Kathy Reichs is forensic anthropologist for the Offices of the Chief Medical Examiner, State of North Carolina, and for the Laboratorie de Sciences Judiciaires et de Medecine Legale for the province of Quebec. A professor of anthropology at the University of North Carolina at Charlotte, she divides her time between Charlotte and Montreal and is a frequent expert witness in criminal trials.
Forensic anthropologist Dr. Temperance "Tempe" Brennan gets caught in mysteries past and present when she's called in to determine if illegal antiquities dealer Avram Ferris's gunshot death is murder or suicide. An acquaintance of Avram suggests the former: he hands Tempe a photograph of a skeleton, taken in Israel in 1963, and insists it's the reason Avram is dead. Tempe's longtime boyfriend, Quebecois detective Andrew Ryan, is also involved with the case, so the duo head to Israel where they attempt to solve the murder and a mystery revolving around a first-century tomb that may contain the remains of the family of Jesus Christ. This find threatens the worldwide Christian community, the Israeli and Jewish hierarchy and numerous illegal antiquity dealers, any of whom might be out to kill Tempe and Ryan. Not that Tempe notices. She has the habit of being oblivious to danger, which quickly becomes annoying, as does Reichs's tendency to end chapters with a heavy-handed cliffhanger ("His next words sent ice up my spine"). The plot is based on a number of real-life anthropological mysteries, and fans of such will have a good time, though thriller readers looking for chills and kills may not find the novel quite as satisfying. Agent, Jennifer Rudolph Walsh. (June) Copyright 2005 Reed Business Information.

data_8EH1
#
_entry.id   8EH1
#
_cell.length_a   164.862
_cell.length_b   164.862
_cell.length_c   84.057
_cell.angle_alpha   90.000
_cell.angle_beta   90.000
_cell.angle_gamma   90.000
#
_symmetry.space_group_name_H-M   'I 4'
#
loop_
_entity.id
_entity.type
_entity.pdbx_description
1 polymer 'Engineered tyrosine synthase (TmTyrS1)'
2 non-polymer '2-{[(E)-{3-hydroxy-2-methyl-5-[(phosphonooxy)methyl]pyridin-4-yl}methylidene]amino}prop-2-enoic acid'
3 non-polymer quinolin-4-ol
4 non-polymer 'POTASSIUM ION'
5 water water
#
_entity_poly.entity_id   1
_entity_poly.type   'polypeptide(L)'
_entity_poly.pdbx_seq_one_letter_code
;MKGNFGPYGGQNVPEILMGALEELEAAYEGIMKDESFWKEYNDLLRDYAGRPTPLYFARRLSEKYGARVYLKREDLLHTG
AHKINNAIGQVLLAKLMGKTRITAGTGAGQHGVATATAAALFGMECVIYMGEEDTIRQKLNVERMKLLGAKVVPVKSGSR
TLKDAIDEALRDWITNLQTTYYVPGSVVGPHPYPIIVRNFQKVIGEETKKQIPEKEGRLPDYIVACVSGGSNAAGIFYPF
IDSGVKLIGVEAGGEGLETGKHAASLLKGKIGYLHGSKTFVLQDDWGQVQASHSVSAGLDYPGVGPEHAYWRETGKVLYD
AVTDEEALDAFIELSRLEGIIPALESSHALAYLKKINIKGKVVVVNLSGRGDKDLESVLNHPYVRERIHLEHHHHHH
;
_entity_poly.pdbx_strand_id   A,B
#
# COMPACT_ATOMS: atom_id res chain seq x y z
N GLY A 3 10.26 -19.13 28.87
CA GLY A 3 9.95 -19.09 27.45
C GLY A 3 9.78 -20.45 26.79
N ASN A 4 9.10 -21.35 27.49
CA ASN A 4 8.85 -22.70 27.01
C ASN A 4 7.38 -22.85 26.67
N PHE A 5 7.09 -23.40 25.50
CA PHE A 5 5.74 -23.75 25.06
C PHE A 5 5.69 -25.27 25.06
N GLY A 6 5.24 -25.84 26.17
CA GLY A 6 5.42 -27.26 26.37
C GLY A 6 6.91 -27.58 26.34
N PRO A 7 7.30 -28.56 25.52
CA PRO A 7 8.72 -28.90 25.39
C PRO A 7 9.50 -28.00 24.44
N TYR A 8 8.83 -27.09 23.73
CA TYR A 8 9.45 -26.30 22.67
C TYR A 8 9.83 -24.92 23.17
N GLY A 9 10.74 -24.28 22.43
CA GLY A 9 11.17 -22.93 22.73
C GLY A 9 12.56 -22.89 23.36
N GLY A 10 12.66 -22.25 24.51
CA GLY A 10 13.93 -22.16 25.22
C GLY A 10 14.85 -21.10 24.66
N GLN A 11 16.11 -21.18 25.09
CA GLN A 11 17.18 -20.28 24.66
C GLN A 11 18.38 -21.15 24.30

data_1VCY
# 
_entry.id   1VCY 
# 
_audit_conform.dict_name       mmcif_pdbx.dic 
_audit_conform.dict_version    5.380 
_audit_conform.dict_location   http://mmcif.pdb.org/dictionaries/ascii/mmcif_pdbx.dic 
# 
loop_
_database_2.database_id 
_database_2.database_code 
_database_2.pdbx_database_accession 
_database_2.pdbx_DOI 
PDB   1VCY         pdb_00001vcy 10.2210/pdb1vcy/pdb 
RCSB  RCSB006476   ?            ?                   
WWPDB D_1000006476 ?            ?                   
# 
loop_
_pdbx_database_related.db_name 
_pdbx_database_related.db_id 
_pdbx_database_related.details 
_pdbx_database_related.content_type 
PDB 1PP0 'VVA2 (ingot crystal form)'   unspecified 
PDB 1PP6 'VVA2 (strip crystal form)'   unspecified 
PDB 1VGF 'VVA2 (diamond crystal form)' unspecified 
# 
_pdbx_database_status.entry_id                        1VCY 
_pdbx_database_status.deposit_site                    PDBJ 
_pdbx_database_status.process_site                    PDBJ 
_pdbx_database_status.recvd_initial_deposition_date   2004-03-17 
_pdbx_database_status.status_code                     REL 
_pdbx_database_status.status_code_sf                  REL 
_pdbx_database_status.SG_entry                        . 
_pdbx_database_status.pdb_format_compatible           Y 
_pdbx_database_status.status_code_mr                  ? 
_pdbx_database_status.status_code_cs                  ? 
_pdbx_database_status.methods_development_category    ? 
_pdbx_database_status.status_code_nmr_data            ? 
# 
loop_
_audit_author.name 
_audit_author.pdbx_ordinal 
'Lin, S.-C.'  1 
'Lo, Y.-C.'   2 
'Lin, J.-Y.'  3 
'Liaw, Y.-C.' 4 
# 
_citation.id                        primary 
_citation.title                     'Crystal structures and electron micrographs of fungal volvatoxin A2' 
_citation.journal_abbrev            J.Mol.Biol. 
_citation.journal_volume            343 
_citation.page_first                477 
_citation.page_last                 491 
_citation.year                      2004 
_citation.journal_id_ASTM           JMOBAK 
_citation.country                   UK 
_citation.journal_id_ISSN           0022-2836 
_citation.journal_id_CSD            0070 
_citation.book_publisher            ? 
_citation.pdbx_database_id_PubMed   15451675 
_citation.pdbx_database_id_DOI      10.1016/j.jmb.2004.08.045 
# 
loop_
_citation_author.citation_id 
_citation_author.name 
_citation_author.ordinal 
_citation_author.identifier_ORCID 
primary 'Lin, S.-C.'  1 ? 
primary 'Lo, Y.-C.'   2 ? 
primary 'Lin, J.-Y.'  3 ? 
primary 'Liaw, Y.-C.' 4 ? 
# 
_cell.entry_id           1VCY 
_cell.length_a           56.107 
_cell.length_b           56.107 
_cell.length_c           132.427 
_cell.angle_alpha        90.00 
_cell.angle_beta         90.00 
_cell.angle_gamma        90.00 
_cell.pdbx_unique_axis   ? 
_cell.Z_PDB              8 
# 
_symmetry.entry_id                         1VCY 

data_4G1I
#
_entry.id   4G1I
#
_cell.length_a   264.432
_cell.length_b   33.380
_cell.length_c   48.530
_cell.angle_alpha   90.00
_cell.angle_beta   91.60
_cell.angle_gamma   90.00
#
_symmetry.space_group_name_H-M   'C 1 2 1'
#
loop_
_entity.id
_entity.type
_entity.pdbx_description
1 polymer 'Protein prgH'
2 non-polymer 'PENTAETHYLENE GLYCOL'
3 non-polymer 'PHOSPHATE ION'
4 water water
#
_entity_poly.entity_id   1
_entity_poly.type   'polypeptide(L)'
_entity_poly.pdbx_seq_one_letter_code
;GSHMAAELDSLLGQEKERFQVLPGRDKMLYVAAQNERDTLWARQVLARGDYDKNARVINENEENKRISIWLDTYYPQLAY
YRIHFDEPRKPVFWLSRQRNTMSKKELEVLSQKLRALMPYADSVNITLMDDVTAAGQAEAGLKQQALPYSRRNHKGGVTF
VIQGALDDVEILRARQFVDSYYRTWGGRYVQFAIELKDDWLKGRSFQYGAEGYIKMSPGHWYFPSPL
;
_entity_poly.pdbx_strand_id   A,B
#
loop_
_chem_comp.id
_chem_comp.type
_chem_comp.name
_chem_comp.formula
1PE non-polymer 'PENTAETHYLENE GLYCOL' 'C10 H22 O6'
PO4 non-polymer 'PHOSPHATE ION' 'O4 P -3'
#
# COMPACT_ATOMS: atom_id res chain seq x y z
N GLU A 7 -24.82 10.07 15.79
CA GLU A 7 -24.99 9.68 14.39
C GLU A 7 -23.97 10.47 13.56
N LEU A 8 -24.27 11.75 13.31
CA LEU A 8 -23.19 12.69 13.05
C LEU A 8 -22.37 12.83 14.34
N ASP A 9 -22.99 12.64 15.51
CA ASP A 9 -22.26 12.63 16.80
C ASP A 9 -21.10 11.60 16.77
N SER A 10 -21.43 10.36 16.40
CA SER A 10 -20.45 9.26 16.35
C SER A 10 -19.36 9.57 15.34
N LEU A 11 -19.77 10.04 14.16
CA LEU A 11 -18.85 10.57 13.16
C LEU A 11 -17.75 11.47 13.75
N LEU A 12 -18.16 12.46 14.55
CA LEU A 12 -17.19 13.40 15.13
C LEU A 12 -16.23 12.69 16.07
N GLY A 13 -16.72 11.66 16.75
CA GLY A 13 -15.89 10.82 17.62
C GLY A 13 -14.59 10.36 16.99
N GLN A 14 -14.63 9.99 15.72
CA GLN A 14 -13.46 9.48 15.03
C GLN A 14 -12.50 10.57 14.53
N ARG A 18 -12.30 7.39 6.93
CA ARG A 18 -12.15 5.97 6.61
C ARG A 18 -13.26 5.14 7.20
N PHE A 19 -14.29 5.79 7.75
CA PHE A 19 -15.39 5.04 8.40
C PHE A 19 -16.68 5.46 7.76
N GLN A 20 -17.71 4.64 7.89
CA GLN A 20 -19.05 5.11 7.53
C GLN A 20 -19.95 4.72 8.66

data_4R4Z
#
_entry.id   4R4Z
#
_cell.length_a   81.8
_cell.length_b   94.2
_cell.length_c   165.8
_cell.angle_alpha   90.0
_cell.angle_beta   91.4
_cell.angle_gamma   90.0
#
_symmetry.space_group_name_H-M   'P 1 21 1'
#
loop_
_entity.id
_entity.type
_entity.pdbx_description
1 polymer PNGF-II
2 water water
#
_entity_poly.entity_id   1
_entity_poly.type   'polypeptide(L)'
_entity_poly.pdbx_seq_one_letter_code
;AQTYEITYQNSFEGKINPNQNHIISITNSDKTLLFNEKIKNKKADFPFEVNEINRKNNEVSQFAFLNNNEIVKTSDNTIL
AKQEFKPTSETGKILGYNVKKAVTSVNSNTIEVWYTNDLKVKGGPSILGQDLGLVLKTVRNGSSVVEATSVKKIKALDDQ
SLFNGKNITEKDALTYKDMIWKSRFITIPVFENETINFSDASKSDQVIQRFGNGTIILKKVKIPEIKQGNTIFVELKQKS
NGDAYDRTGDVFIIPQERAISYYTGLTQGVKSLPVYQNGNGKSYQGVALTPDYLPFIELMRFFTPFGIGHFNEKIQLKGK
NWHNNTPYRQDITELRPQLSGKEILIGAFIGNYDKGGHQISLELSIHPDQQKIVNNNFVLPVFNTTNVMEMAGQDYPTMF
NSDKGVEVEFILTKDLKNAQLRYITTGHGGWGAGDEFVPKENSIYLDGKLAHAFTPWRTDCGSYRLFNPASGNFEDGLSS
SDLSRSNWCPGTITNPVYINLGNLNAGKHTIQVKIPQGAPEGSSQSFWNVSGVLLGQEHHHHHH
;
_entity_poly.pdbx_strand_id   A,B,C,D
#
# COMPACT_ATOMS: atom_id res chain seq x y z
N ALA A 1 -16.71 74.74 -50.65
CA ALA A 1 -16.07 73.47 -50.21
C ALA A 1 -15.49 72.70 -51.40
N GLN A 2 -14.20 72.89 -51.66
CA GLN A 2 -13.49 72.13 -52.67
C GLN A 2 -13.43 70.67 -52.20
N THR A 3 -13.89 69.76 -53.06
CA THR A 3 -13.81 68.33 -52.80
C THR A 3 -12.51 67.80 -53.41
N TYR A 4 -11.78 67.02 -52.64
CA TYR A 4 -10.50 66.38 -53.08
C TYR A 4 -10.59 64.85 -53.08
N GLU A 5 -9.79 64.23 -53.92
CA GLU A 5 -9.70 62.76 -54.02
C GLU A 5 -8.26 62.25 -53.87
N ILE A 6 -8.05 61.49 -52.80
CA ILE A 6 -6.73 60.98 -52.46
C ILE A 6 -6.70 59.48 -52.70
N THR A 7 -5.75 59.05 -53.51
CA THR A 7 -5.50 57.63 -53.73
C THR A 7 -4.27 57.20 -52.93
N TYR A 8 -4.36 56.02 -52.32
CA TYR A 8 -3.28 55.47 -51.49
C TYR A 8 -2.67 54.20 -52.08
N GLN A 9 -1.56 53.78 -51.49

Tempe Brenner gets mixed up in historical and international intrigue in Reich's latest book featuring the forensic anthropologist (see also Monday Mourning). Tempe, stationed in Quebec, is assigned to participate in an autopsy on a Hasidic Jew who was found shot to death in a warehouse closet. At the autopsy, a stranger hands her a photo of an ancient skeleton as an explanation for the victim's death. An investigation suggests that the skeleton may be the remains of an individual who died at Massada, a mountain near Jerusalem where a famous battle between the Zealots and the Romans took place in 73 C.E. Tempe and Detective Andrew Ryan travel to Israel to question the main suspect in the murder investigation, and while there, Tempe meets with a colleague who may have stumbled across the Jesus family tomb. What do "Massada Max" and the bodies in the family tomb have in common? Will Tempe's discovery shake the foundations of the three major world religions? Reichs devotes too much time at the novel's beginning to technical details, but those who wait out the first few chapters will be pleased by the engrossing story that follows. Recommended for all public libraries. [See Prepub Alert, LJ 2/1/05.]-Nanci Milone Hill, Cary Memorial Lib., Lexington, MA Copyright 2005 Reed Business Information.